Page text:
The planner in me enjoys picking apart ads and uncovering the strategy behind a campaign. That said, the natural born skeptic in me often gets angry. I see a lot of ads that make me question the research behind a claim. Even with all the regulations in place and the amazing potential for the public to ‘call bullshit’ via social media, there’s still a disappointing amount of misleading advertising out there. I’ll be the first to tell you, when a planner comes across some research that has even a remote possibility of turning into a unique selling proposition for a client, they’re pitching it. Why? Well, even if the client doesn’t go for it, the mere fact that they took the initiative makes them look good. It’s a great way to keep clients loyal and show them you’re always thinking of them. But I think, in many categories, the competition forces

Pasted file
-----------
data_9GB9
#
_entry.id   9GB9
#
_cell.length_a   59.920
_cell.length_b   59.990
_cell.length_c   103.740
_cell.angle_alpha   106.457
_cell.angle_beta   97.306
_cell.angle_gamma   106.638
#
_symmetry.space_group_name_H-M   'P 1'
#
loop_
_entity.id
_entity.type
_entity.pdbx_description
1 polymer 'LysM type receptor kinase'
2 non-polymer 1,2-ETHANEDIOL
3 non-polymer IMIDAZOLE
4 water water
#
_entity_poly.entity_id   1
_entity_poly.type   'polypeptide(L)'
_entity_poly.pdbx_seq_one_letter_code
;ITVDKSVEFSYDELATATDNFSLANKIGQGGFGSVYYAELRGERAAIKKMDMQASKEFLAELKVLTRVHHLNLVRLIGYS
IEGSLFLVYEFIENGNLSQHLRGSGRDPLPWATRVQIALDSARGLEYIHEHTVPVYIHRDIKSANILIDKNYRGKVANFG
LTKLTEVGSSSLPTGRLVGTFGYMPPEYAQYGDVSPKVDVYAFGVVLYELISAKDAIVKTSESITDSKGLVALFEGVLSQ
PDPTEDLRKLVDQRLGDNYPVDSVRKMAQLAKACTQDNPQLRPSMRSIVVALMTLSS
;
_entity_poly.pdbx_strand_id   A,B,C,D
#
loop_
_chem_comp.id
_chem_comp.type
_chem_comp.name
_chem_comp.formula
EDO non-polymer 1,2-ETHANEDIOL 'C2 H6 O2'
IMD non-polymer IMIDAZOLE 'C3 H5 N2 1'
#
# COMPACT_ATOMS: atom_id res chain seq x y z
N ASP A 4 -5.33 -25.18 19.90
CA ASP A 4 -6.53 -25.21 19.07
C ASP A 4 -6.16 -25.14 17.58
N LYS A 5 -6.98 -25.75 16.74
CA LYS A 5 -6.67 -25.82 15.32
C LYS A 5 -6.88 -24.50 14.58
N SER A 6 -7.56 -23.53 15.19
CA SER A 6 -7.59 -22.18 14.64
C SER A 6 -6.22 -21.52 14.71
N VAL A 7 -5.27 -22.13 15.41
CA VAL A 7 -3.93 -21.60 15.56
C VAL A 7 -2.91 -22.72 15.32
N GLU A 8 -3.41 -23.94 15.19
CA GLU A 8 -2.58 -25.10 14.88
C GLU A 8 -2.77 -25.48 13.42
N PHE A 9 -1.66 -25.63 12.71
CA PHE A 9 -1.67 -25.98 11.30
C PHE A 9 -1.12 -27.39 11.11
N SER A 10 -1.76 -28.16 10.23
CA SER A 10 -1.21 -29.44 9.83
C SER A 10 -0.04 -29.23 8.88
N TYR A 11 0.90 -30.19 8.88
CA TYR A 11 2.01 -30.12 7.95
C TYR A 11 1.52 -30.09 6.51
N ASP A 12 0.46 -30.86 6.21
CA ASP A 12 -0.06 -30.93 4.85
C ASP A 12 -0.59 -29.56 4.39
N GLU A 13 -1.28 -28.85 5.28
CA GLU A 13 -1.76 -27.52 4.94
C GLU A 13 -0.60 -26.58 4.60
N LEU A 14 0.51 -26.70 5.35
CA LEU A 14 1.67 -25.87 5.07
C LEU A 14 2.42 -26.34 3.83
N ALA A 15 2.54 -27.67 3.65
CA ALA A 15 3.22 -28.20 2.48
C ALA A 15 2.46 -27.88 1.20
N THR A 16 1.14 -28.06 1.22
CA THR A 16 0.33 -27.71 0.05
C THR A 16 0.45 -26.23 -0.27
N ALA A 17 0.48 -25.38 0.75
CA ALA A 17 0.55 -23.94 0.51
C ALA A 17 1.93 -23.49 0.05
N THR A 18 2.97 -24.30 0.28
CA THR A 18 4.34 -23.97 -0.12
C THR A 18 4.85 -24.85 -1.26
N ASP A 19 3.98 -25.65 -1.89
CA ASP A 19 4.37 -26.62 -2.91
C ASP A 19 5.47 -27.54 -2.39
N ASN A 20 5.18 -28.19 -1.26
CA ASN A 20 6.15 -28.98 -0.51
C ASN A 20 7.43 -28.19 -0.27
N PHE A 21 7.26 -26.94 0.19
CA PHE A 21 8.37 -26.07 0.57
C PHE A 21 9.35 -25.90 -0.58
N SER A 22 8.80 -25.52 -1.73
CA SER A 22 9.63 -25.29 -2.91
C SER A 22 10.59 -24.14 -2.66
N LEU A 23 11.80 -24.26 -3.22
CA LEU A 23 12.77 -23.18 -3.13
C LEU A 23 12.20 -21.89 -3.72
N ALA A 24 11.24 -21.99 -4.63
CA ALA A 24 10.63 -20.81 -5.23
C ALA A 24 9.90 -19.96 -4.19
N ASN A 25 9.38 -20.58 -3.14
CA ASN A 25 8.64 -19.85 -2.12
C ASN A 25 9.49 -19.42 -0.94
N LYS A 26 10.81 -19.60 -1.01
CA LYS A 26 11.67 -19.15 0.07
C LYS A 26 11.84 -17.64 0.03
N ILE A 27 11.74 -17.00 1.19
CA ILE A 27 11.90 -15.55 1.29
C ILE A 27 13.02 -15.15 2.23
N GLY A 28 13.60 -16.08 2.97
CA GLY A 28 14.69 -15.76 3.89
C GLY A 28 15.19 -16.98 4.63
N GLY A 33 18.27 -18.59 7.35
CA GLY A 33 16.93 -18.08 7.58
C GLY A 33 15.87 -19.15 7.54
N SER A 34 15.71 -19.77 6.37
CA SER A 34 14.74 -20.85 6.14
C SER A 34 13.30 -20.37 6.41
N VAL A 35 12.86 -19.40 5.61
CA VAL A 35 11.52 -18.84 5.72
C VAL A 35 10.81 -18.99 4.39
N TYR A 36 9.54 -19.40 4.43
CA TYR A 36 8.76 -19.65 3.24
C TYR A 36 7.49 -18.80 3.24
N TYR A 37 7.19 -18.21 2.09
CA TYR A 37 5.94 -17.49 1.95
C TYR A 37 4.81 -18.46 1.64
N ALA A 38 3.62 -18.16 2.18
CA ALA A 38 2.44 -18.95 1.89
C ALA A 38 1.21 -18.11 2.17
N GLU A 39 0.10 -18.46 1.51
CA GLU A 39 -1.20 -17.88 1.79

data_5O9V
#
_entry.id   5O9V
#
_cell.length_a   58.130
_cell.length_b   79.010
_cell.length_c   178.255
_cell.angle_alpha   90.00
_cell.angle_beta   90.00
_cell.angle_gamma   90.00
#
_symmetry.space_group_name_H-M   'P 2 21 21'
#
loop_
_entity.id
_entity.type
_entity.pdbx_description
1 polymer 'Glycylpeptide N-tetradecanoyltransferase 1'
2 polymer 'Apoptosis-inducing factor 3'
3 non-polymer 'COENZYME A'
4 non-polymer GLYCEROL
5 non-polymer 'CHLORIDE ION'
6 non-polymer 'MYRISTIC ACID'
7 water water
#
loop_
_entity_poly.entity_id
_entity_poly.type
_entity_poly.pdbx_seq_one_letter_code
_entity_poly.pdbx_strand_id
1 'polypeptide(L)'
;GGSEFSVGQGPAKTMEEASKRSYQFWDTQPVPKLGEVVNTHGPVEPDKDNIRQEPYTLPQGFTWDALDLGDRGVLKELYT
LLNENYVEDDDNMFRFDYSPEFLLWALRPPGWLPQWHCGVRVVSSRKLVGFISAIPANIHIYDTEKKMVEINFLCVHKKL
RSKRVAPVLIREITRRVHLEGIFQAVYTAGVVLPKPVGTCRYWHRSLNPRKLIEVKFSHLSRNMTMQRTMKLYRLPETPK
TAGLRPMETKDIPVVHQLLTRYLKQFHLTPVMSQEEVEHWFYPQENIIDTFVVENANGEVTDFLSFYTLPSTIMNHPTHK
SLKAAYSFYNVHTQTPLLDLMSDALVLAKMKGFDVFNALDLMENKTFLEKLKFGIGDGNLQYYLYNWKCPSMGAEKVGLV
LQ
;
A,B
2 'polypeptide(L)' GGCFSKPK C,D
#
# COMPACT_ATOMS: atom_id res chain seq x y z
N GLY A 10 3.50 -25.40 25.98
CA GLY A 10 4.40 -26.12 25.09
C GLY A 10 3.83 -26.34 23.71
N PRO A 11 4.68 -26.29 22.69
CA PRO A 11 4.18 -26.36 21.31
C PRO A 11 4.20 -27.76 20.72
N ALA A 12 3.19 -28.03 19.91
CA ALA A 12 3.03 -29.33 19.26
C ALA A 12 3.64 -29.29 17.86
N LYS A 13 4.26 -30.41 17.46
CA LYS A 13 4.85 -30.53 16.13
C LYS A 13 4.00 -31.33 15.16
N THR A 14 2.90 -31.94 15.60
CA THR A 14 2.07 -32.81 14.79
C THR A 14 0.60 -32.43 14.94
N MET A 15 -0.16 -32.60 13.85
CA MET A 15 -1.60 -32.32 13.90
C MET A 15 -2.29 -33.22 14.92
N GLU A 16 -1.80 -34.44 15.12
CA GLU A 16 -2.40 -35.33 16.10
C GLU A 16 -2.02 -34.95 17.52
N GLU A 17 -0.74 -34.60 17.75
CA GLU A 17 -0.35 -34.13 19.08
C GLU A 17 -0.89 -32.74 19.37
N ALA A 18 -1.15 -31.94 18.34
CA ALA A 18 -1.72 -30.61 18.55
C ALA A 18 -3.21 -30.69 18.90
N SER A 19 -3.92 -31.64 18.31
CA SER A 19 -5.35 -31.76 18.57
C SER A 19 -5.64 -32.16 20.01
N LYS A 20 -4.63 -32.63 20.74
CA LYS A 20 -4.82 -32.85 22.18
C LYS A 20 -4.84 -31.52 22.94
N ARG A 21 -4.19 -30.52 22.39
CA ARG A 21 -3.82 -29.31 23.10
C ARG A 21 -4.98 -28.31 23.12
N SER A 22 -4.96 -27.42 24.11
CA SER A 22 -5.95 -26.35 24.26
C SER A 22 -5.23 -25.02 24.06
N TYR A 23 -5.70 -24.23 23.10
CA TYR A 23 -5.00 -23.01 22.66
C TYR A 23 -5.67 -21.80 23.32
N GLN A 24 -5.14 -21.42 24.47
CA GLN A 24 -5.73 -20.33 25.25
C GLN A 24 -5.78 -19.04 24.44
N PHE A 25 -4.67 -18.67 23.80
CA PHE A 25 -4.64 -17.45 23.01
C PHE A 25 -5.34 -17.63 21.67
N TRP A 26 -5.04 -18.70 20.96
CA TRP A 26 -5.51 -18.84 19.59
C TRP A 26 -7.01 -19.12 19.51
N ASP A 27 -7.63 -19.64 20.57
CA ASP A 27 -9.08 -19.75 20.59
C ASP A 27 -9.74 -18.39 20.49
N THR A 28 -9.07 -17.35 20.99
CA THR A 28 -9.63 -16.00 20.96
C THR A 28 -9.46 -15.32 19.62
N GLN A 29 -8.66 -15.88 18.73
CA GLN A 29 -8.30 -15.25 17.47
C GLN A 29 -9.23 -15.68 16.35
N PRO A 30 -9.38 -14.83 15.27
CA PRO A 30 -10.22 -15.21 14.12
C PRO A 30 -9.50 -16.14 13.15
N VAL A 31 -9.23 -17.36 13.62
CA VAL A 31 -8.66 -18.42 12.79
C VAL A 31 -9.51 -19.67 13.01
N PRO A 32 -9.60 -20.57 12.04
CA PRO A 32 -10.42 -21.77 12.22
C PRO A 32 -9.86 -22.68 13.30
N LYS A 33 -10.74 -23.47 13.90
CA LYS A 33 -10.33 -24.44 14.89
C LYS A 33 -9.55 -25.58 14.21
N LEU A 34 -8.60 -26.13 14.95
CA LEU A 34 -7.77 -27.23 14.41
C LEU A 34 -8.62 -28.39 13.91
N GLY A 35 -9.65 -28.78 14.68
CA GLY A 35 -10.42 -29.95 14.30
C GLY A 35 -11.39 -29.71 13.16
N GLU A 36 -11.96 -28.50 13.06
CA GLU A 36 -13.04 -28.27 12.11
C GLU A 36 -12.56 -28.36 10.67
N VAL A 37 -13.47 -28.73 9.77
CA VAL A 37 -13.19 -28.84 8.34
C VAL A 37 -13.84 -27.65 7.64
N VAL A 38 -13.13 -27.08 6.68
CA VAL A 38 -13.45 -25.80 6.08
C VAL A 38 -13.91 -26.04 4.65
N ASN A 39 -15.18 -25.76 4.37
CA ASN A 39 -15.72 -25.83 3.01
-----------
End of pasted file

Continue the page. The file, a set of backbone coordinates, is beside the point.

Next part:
Today I saw a tv spot for Cancer Centers of America, touting a major claim that they have a “95% patient satisfaction rating.” With so many parity services out there, customer service is everything, so this number has significant meaning. Not having done much (any) competitive research to see what other cancer centers are claiming, I’m guessing this is a major differentiator for the Centers. Amazing insight, excellent statistic to cling to for a strategy. Right?
Now for the skeptic in me…how did they get that number? Satisfaction rating? Is that the same as still alive? Being a cancer center, I imagine some, if not many, of their patients die. I also would imagine that they didn’t survey any of the customers that have died, as most would certainly not give their approval. So, to me, that’s a number that needs to be explained further. It’s a great claim to lead with for the advertiser, but for me, it’s a simple reminder to always be a critic.